After 15 years with the commission but less than three in his current role, the chief executive officer of the UK Gambling Commission, Neil McArthur, has announced he will be leaving his role.
His resignation is with immediate effect and it is not understood to have been expected.
However, it has been stressed that this decision is in no way connected to the recent criticism facing the commission after the Football Index fiasco I spoke about last week.
UKGC Under Fire
The poor old UKGC has been getting battered from various different angles recently, with accusations of not being fit for purpose abounding, as well as open criticism ranging from their handling of specific cases like Football index and being too soft on operators who are creative with the rules.
Famously under funded for an organisation tasked with policing an industry worth billions, it’s fair the say the UKGC have not had it easy, and the line between effectively policing and stifling the gambling industry is a fine one at the best of times.
“I am proud of everything the Gambling Commission has achieved during my 15 years with the organisation. We have taken significant steps forward to make gambling fairer and safer, and I know that I leave the organisation in a strong position to meet its future challenges.”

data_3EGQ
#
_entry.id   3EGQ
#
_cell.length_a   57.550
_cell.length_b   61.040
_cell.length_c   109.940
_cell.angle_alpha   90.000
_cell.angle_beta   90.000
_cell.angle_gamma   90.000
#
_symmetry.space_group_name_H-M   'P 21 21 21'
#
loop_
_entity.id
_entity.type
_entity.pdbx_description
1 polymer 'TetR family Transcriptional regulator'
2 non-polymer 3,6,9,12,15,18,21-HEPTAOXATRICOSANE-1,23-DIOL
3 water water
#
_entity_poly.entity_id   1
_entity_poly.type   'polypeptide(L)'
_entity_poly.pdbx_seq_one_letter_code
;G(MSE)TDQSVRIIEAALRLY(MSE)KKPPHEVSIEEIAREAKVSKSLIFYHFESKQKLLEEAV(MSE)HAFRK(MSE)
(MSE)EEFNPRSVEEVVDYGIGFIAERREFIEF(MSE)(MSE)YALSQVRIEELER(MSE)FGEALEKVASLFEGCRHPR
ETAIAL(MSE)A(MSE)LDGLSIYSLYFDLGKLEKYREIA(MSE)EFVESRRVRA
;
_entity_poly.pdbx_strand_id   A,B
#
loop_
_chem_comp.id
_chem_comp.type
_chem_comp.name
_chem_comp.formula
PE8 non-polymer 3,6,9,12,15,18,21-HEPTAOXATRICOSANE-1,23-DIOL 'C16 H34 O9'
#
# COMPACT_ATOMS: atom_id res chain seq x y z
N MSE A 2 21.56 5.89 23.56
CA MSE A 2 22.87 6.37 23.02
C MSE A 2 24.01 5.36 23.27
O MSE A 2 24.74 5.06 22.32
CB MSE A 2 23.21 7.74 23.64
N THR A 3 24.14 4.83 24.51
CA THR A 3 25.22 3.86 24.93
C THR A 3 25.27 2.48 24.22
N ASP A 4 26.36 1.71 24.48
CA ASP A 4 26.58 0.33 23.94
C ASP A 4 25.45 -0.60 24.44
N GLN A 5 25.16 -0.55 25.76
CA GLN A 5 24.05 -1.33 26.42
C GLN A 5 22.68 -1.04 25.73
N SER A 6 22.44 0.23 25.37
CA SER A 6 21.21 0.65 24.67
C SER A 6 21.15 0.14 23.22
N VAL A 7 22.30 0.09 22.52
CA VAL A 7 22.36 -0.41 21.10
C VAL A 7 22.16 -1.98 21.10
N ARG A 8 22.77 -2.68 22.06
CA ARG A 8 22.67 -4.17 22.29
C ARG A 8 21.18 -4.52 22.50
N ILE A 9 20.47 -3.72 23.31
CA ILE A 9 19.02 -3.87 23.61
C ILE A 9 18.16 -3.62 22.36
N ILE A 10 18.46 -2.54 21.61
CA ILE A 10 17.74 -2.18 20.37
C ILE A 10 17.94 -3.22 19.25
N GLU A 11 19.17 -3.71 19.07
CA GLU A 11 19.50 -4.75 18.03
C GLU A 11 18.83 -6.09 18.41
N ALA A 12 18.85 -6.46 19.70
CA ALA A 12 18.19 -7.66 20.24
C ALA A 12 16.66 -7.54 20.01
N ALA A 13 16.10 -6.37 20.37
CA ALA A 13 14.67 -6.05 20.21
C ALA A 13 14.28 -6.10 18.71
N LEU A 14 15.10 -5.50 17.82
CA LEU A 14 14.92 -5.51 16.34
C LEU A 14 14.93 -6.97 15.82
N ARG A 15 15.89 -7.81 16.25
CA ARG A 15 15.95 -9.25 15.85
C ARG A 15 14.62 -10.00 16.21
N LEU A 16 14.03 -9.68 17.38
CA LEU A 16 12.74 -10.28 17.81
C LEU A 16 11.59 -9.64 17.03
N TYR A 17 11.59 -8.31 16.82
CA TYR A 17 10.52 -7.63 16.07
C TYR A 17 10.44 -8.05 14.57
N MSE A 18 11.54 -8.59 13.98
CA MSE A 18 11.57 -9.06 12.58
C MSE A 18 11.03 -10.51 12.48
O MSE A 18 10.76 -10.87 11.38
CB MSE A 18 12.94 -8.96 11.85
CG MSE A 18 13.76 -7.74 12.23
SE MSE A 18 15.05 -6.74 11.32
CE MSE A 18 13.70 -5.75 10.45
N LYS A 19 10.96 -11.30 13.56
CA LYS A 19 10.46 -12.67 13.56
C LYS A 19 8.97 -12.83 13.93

His tenure as CEO may have been short, but he has overseen some big changes in the sector, and these are often overlooked.
What Has the UKGC Achieved?
Since McArthur took the top spot at the UKGC, no one could realistically accuse him of resting on his laurels.
Lobbyists may not think he has done enough, and industry insiders may complain that the rules have created an unfavourable trading environment, but it’s impossible to please everybody.
Big achievements and changes include:
- Reducing FOBT stakes to a maximum of £2 in order to tackle the problem gambling crisis.
- Record fines to companies whose employees abuse the rules concerning self exclusion and VIP players.
- Banning the use of credit cards for gambling purposes.
- Tighter restrictions on gambling advertising and game design in order to protect vulnerable and underage people.
I would say that, in such a short space of time, McArthur has actually managed to make some important, sensible, and effective changes that have helped to make gambling a safer industry for customers.
Who is the New CEO at the UKGC?
A replacement has not yet been found, and it will be at least 6 months until a new permanent CEO is announced.
In the meantime, the commission will interview for an interim CEO and whoever replaces Bill Moyes as Chairman later this year will decide who gets the job going forward.
The new chief exec will take over during interesting times as the government are midway through a review of the gambling act, considering new rules and regulations to bring the law up to date with the modern industry.
Indeed, this was a factor in McArthur’s decision to step down. He cited the review as a good opportunity to hand over the mantle to someone else who could take the regulating body forward on the “next stage of its journey”.